An Honored Guest on my Blog Site

Amanda Olmstead

Instructional Designer, Allen Communication Learning Services, Inc.

M.S., Instructional Performance Technology, Boise State University

The very essence of effective training can be easily summed up in Merrill’s First Principles of Instruction.  As Merrill states, “Learning is promoted when learners are engaged in solving real-world problems.”  But as technology has forced corporations and trainers both to move to the cost-effective scene of Web-Based Training (WBT), instructional designers must keep that principle in mind when designing for an impersonal electronic environment.

How can learners solve real-world problems in front of a computer screen?  In a previous <a href=>blog</a>, I felt inspired by video game interactions.  The goal of the most successful games is total immersion – the kind of game where you look up and realize that it’s way past midnight.  Total immersion in worlds like Second Life attempt to re-create fantasy.  Training scenarios are, in essence, a fantasy – a sample situation that plays out by script.

These concepts seem to lend an obvious choice in instructional development.  Instead of asking a learner what they would do in a situation, why can’t he or she do it?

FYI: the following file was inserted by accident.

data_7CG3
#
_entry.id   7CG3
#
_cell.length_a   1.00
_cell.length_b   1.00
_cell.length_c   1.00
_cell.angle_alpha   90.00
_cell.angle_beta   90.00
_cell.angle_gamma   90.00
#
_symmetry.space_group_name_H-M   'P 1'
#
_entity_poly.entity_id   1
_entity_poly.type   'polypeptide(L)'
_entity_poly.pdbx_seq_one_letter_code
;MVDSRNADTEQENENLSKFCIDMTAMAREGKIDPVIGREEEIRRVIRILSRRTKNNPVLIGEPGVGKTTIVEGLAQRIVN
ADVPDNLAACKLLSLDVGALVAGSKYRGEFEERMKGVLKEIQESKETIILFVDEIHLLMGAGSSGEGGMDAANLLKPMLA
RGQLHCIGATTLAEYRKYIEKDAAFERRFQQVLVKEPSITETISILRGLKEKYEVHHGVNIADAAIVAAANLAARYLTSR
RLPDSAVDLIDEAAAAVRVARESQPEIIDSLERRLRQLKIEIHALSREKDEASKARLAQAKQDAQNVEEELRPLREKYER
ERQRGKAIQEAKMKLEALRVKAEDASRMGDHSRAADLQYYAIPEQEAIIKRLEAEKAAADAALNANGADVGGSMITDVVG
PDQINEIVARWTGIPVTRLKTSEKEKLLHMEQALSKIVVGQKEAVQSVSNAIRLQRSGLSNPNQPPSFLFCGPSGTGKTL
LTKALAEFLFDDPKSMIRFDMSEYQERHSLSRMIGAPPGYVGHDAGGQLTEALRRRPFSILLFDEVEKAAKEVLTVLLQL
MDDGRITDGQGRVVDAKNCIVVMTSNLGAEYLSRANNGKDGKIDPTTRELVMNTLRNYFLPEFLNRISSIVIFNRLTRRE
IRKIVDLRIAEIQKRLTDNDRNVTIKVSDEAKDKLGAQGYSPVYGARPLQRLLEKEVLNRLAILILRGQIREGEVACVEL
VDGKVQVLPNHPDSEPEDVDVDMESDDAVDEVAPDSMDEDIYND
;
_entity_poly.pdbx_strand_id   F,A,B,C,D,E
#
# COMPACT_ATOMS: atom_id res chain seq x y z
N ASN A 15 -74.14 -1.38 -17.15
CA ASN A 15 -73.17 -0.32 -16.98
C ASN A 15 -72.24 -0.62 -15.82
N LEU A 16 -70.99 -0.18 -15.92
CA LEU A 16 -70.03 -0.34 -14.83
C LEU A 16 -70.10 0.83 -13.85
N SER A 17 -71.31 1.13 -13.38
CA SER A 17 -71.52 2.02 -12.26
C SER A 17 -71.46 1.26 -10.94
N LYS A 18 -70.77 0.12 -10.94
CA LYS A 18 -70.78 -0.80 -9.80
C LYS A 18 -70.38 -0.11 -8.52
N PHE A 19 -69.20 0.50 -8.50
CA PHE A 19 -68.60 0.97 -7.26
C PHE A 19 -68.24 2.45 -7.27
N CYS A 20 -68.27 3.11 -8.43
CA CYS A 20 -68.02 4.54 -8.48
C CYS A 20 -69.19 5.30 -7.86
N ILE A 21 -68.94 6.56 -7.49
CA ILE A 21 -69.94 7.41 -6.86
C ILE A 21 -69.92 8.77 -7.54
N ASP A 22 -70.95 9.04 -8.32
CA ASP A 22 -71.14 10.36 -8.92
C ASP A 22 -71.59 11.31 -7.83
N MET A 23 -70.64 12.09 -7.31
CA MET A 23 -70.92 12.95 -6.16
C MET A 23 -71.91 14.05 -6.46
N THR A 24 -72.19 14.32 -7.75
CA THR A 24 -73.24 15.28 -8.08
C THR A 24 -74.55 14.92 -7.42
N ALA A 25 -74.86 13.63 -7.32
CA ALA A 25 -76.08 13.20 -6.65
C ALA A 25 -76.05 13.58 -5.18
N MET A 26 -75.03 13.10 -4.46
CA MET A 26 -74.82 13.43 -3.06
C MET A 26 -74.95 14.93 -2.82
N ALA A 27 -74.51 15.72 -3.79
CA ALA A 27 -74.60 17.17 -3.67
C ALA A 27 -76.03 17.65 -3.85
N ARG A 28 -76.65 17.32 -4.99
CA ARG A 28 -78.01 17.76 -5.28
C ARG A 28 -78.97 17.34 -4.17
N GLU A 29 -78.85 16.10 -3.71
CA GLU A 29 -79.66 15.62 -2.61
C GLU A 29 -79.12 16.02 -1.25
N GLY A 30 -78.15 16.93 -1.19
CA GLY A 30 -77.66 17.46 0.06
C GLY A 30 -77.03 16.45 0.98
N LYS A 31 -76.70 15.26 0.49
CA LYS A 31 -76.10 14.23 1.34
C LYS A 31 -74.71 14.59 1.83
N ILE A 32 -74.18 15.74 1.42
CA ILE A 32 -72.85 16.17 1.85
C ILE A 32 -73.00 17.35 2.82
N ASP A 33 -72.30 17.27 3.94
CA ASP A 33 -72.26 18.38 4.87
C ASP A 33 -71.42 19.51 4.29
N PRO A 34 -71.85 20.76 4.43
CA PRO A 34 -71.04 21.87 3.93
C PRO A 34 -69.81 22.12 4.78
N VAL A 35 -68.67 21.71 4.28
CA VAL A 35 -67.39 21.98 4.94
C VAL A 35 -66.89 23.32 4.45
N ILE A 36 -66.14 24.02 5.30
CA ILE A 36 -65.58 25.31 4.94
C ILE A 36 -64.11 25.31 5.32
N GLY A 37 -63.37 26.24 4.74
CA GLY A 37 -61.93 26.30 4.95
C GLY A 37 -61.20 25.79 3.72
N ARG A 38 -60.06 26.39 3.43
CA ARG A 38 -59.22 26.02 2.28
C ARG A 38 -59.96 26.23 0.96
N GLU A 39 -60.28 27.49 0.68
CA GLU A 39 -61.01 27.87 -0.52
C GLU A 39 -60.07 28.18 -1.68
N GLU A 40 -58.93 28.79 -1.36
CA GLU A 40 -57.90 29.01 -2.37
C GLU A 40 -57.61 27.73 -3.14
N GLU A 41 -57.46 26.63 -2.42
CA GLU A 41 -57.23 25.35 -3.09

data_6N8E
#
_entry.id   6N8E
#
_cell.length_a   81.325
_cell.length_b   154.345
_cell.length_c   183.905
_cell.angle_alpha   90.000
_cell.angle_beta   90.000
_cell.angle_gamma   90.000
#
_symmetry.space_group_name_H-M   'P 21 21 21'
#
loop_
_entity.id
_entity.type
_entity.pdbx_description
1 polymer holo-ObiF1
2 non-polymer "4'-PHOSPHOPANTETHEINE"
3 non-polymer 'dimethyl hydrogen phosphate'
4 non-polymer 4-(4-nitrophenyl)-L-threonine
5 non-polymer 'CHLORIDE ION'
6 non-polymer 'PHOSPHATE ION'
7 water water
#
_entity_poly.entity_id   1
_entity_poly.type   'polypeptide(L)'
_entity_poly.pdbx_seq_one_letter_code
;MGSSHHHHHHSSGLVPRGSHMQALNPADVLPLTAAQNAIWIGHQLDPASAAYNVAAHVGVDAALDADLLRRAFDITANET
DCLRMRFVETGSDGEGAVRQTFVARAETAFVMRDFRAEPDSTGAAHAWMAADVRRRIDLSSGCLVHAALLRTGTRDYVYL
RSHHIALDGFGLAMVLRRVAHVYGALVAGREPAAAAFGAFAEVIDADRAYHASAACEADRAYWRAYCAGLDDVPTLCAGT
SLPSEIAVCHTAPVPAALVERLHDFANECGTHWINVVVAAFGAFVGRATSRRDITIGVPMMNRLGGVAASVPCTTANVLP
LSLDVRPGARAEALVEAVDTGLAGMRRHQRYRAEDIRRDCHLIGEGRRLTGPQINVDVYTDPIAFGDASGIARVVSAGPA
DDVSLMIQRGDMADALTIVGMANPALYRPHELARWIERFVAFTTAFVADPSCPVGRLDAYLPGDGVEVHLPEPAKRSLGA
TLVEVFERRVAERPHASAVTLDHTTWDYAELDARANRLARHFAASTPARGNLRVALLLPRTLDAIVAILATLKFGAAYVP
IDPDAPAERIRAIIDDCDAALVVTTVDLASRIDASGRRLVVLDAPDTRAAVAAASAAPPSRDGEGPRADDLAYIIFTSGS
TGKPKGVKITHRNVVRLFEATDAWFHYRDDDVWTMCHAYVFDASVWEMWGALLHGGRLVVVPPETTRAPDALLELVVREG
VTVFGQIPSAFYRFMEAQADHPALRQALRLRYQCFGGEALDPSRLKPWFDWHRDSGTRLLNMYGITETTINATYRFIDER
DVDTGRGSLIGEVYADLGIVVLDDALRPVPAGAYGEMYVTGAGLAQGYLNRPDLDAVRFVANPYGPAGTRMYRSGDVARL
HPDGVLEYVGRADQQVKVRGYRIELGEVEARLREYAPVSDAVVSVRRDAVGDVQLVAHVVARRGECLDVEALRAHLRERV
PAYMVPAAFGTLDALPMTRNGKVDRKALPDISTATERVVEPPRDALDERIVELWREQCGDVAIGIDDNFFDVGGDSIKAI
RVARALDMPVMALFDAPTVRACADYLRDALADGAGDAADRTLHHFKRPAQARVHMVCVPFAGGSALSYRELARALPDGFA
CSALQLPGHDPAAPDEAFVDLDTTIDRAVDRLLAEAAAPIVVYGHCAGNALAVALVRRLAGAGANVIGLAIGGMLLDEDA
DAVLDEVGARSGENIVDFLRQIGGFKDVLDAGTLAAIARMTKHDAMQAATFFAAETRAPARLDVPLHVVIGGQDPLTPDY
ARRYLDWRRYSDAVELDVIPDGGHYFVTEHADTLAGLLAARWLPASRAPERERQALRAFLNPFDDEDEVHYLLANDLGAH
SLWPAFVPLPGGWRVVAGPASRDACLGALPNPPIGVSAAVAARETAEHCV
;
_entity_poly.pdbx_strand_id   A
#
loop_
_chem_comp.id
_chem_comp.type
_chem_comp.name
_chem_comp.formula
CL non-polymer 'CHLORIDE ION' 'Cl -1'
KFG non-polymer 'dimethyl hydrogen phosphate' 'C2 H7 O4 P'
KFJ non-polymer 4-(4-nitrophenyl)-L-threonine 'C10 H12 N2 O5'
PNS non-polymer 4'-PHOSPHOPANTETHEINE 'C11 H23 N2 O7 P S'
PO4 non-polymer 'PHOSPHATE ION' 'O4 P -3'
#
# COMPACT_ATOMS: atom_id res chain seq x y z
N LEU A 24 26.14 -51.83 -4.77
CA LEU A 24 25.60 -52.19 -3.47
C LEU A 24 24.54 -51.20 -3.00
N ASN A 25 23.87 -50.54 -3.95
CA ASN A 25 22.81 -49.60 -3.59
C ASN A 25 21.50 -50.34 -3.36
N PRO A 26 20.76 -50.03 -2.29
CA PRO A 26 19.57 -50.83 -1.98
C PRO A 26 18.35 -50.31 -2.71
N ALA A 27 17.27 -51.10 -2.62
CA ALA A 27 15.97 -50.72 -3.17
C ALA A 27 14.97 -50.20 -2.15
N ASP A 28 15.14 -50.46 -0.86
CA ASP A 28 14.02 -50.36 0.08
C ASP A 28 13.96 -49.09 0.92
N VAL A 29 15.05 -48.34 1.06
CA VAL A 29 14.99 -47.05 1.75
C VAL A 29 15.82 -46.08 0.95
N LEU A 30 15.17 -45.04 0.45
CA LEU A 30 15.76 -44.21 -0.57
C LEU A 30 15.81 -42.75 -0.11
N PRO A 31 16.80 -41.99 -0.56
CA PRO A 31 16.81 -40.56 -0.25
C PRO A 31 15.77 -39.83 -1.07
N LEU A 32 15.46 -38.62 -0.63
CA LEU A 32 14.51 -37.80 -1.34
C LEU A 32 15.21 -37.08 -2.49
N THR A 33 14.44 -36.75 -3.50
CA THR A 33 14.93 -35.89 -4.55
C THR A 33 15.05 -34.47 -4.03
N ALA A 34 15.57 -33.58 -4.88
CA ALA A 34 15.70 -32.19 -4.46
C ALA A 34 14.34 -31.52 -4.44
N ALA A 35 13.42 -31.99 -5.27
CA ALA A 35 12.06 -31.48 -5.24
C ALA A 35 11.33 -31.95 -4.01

Click the areas indicated by the X to interact with the customer.

Remember, not all interactions are necessary.


In the above scenario, learners are faced with an actual customer with human expectations.  You could even design a scenario where the customer is never satisfied – as happens quite often in retail.  Use video.  Use high-quality audio.  Program the scenario to act as realistically as possible.

Instructional designers have hundreds of tools available to them to create immersive, interactive experiences for the learner.  Computers today are more capable than ever to handle large, expansive media, and have the speed to do so online.  Ask your learners to do more, and watch less.  The closer practice is to real-life behavior, the more prepared your learners will be to tackle tasks once they push away from the desk.


Merrill, M. D. (2002). First principles of instruction. Educational Technology Research and Development, 50(3), 43-59.



About cadeleo
My name is Christina DeLeo, I am a grad student working on completing my Master's of Educational Technology degree at Boise State University.

One Response to An Honored Guest on my Blog Site

  1. Kae says:

    Your posts makes me think of the work that Dr. Snelson at BSU is doing with Machinima and branching storylines.

    I do also like the idea of giving a retail problem that doesn’t end with a simplified answers. I think it would be very conducive especially in an online to have this type of interaction and have the class discuss how sometimes you can’t please the customer. Or even given the circumstances, does your business have the capability of pleasing the customer.

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